Thursday, June 22, 2006

Stuttering and addiction

Tammy said:

I hate the analogy of comparing stuttering to an addiction. I know various people use it, but if stuttering is caused by a difficulty, say in the basal ganglia, that is to some degree out of the control of the person who stutters, it seems wrong and unfair to encourage punishment for something. I think the comparison of stuttering to something so negative causes so many difficulties, and exacerbates the potential for people to become anxious about their speech as a result of fearing negative evaluation. I prefer analogies where there isn't an implication of fault- for example poor vision- then treatments and strategies are about optimising your abilities (e.g. wearing glassess, doing eye exercises) raher than punishment!

1) I consider most stuttering therapies a behavioural therapy. You need to change your behaviour (the way you speak or stutter). In the short term, behavioural therapies are extremely successful, be it loosing weight, getting off hard drugs like heroin or crack cocaine, stopping smoking, stopping to drink, stay out off crime, and so on. Unfortunately, all these therapies have lousy success rate in the long-term. People in general fall back to their old behaviour, EVEN THOUGH THEY DO NOT WANT TO. We all know that old habits creep in very slowly: "Just a little piece of chocolate", "I am stressed. Oh there is chocolate lying around.", "I am fed up. I on purpose eat chocolate now. I want to punish myself.", or "Great. I have succeeded easting no chocolate anymore. So now, a bit of chocolate is OK." We readily succumb to short-term urges that win out against our long-term goals.

2)I consider that stuttering is based to varying degree on faulty/weak hardware in the brain which kick-starts and feeds the development of secondary symptoms that re-enforce and increase stuttering severity like fear, lack of eye contact, avoidance, tension, and so on. So, we need to undertake a superhuman effort to control our speaking and reduce the secondary symptoms. I also think that a case can be made that all other disorders that are treated with behavioural therapies are also not just bad habits. Being overweight, addicted to drugs, and being criminal are to some degree in our brain in that these people are pre-disposed to such behaviour under the right circumstances. Especially once you are addicted, your brain changes and you absolutely crave for drugs.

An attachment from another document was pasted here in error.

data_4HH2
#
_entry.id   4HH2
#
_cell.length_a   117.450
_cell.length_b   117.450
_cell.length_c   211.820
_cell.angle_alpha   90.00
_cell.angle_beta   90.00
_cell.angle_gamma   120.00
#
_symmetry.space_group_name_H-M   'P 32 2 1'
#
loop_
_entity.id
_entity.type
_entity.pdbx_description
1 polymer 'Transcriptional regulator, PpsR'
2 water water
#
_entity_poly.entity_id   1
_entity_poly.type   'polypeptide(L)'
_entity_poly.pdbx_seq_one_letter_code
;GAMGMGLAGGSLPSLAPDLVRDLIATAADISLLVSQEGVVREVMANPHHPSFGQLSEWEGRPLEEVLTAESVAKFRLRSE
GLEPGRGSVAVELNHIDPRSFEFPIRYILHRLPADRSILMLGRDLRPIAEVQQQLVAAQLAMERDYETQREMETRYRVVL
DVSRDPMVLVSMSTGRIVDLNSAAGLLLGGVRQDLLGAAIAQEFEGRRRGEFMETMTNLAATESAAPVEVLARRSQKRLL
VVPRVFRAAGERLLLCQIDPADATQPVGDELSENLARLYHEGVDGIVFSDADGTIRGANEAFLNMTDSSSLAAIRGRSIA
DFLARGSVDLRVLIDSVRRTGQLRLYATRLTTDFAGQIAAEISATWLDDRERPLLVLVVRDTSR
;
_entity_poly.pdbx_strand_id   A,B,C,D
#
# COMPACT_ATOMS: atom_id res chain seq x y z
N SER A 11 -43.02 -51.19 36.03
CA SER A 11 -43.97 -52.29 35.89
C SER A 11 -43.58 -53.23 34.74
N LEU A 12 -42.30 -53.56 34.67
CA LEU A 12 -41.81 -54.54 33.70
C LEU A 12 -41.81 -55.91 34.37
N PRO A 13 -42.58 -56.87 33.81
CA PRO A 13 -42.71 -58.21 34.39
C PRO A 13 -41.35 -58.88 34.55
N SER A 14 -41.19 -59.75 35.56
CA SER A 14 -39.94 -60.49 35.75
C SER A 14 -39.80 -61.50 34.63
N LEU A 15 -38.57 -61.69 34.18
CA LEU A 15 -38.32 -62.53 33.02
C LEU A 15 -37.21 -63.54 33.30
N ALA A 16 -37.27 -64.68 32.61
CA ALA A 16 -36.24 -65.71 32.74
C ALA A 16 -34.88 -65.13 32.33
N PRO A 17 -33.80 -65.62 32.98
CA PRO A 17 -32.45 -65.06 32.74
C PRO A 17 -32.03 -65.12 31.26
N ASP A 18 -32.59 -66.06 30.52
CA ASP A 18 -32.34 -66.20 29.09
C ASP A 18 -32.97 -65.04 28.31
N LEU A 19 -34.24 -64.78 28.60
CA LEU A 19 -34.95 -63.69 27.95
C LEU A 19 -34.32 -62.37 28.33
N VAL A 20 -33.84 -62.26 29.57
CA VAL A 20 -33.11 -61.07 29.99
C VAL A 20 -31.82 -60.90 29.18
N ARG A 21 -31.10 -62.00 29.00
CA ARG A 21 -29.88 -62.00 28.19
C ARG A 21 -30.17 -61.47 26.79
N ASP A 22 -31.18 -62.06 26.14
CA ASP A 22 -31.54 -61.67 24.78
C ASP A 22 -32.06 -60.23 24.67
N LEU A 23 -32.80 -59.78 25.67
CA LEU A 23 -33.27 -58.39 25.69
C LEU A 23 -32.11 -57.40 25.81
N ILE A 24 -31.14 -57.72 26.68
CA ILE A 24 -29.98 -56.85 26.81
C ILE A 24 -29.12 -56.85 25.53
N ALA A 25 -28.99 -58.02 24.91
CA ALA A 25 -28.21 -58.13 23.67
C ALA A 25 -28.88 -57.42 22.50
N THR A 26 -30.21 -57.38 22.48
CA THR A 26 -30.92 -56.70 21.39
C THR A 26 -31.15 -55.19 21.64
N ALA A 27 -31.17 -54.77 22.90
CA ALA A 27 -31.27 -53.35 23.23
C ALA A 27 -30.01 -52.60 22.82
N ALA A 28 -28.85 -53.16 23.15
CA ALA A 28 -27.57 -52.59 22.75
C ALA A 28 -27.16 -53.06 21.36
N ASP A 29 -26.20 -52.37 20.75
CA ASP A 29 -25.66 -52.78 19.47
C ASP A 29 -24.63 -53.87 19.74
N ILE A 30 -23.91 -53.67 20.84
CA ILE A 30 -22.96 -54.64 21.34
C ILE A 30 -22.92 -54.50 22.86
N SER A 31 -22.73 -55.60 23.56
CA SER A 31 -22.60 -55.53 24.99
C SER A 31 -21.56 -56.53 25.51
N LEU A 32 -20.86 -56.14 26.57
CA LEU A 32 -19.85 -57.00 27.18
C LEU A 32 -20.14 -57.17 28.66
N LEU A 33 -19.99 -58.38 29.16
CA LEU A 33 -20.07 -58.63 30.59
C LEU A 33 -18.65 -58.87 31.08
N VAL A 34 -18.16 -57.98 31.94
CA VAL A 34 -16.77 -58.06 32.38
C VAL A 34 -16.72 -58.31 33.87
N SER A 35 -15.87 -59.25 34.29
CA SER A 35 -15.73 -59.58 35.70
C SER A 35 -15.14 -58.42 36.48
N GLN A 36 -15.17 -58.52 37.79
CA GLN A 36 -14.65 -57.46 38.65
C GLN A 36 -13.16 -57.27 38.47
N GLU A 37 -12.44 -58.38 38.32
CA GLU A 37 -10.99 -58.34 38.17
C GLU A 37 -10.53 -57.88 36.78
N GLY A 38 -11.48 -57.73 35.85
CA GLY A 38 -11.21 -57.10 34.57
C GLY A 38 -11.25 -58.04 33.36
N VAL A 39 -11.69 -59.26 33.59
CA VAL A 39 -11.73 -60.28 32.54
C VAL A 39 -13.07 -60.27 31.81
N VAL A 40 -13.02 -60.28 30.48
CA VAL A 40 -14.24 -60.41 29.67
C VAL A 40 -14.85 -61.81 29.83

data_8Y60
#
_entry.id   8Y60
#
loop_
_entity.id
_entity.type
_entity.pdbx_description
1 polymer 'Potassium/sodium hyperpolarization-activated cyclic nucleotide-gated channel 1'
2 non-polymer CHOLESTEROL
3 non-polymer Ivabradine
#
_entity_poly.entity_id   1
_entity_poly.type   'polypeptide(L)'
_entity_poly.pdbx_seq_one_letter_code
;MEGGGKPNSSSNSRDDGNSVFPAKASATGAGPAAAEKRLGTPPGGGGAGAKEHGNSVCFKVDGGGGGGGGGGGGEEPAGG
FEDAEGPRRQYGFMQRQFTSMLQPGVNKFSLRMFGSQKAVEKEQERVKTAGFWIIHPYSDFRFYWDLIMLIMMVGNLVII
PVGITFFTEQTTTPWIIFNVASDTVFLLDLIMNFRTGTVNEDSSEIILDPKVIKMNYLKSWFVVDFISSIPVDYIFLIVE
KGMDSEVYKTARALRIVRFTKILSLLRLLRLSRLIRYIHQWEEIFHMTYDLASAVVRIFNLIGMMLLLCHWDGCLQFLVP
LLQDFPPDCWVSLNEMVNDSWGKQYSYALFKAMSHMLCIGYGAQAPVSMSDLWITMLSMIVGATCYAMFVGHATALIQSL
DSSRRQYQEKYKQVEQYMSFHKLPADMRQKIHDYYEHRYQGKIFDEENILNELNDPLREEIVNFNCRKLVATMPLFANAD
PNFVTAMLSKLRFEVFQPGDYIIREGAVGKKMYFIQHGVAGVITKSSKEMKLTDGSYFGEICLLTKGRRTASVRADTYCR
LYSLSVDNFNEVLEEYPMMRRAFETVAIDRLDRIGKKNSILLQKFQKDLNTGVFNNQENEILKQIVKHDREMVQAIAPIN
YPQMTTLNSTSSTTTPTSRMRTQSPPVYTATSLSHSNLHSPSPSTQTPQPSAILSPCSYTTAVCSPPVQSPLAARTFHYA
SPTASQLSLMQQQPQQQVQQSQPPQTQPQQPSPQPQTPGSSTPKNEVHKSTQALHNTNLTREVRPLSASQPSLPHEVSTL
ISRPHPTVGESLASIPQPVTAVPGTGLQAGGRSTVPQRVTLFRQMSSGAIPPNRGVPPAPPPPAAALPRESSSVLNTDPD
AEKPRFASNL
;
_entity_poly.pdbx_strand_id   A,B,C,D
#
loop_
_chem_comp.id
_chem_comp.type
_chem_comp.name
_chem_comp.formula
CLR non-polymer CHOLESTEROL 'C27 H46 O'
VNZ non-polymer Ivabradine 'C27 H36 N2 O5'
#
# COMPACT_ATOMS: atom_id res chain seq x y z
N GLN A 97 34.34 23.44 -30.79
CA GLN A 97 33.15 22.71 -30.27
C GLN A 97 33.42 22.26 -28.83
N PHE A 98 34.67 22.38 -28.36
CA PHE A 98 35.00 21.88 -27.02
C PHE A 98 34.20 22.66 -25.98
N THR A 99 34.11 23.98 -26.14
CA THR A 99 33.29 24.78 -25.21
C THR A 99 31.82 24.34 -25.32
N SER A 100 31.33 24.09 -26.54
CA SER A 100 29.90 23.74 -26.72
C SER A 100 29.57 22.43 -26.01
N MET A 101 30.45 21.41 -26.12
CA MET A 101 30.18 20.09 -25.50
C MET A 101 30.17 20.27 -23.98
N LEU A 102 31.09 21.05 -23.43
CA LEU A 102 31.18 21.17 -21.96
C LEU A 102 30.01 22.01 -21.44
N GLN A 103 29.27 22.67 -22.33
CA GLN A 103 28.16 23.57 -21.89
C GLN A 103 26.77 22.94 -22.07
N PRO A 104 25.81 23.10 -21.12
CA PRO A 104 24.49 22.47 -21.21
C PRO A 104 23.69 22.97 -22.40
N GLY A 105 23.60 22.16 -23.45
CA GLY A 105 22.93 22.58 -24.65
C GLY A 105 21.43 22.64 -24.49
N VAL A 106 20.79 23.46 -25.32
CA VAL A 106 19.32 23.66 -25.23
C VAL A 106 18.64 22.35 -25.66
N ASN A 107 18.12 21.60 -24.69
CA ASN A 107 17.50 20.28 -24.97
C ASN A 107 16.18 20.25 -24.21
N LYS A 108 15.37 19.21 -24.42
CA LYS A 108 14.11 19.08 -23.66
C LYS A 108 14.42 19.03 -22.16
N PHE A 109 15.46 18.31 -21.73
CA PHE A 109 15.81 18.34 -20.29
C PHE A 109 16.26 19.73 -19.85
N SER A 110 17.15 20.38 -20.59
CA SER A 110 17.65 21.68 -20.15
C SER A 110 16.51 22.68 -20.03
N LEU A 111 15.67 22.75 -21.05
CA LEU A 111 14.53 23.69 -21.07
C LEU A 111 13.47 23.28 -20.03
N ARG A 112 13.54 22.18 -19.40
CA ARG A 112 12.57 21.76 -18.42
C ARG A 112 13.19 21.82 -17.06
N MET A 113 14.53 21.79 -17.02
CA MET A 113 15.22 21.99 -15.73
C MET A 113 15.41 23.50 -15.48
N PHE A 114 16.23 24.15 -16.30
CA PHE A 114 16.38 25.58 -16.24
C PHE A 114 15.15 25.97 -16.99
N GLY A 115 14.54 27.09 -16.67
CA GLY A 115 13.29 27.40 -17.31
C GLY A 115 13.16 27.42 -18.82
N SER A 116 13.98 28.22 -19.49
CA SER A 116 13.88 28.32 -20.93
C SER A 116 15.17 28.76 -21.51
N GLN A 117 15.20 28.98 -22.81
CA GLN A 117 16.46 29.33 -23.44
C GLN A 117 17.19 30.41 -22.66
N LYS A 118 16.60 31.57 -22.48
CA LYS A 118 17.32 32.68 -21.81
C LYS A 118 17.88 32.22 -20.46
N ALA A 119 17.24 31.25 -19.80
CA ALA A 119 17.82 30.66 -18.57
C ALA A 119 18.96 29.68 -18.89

3) Bad vision is not a good example, as you do not need to change your behaviour to see better. You should get glasses.

3) I only compare one aspect stuttering to one aspect of addiction, I do not say that we just become to stuttering and that you crave for it as some would like us to to fit their theories. I am talking about the process of getting off stuttering or drugs.

4) When I think about an issue scientifically / intellectually, I do not care what the political implications are or the impact on other people. My mind is not restricted to "political correctness" (what seems wrong to say), so I do wonder why the fastest runners are black, why black kids underperform whereas the Indian minority outperform, why there are so few women in math / science, and why do less women stutter.

5) I am contemplating what is most effective. If it is punishment, so be it. If it is encouragement, so be it.

6) Punishment is not necessarily bad, especially if the person to be punished agrees with it. In a sense, his long-term thinking agrees that his short-term-urges should be punished.

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